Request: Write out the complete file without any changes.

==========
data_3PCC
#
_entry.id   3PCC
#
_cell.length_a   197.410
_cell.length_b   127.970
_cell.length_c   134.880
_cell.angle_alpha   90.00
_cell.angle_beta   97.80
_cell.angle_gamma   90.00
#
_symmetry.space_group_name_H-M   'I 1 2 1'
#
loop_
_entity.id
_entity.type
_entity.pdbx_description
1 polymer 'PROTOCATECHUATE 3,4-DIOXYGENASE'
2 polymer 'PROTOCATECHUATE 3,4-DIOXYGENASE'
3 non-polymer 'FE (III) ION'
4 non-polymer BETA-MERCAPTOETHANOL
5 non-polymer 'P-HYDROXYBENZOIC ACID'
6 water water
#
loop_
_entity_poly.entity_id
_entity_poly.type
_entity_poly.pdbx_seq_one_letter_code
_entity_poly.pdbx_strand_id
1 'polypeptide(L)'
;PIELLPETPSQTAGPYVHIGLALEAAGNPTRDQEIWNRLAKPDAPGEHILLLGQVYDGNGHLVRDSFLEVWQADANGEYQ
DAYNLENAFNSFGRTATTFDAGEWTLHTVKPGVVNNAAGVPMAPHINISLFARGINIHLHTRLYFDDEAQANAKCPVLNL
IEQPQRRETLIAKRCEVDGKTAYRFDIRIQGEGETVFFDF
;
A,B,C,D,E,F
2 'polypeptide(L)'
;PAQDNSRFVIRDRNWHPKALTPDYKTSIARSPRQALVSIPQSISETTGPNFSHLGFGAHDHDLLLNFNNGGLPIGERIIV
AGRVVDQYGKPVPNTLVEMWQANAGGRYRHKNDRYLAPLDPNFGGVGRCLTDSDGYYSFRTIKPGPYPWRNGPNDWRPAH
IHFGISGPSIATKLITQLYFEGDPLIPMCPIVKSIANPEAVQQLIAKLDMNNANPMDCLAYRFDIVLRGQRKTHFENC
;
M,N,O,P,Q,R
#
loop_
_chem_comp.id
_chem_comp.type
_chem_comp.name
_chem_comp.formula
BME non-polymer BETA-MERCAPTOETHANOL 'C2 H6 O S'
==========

data_3PCC
#
_entry.id   3PCC
#
_cell.length_a   197.410
_cell.length_b   127.970
_cell.length_c   134.880
_cell.angle_alpha   90.00
_cell.angle_beta   97.80
_cell.angle_gamma   90.00
#
_symmetry.space_group_name_H-M   'I 1 2 1'
#
loop_
_entity.id
_entity.type
_entity.pdbx_description
1 polymer 'PROTOCATECHUATE 3,4-DIOXYGENASE'
2 polymer 'PROTOCATECHUATE 3,4-DIOXYGENASE'
3 non-polymer 'FE (III) ION'
4 non-polymer BETA-MERCAPTOETHANOL
5 non-polymer 'P-HYDROXYBENZOIC ACID'
6 water water
#
loop_
_entity_poly.entity_id
_entity_poly.type
_entity_poly.pdbx_seq_one_letter_code
_entity_poly.pdbx_strand_id
1 'polypeptide(L)'
;PIELLPETPSQTAGPYVHIGLALEAAGNPTRDQEIWNRLAKPDAPGEHILLLGQVYDGNGHLVRDSFLEVWQADANGEYQ
DAYNLENAFNSFGRTATTFDAGEWTLHTVKPGVVNNAAGVPMAPHINISLFARGINIHLHTRLYFDDEAQANAKCPVLNL
IEQPQRRETLIAKRCEVDGKTAYRFDIRIQGEGETVFFDF
;
A,B,C,D,E,F
2 'polypeptide(L)'
;PAQDNSRFVIRDRNWHPKALTPDYKTSIARSPRQALVSIPQSISETTGPNFSHLGFGAHDHDLLLNFNNGGLPIGERIIV
AGRVVDQYGKPVPNTLVEMWQANAGGRYRHKNDRYLAPLDPNFGGVGRCLTDSDGYYSFRTIKPGPYPWRNGPNDWRPAH
IHFGISGPSIATKLITQLYFEGDPLIPMCPIVKSIANPEAVQQLIAKLDMNNANPMDCLAYRFDIVLRGQRKTHFENC
;
M,N,O,P,Q,R
#
loop_
_chem_comp.id
_chem_comp.type
_chem_comp.name
_chem_comp.formula
BME non-polymer BETA-MERCAPTOETHANOL 'C2 H6 O S'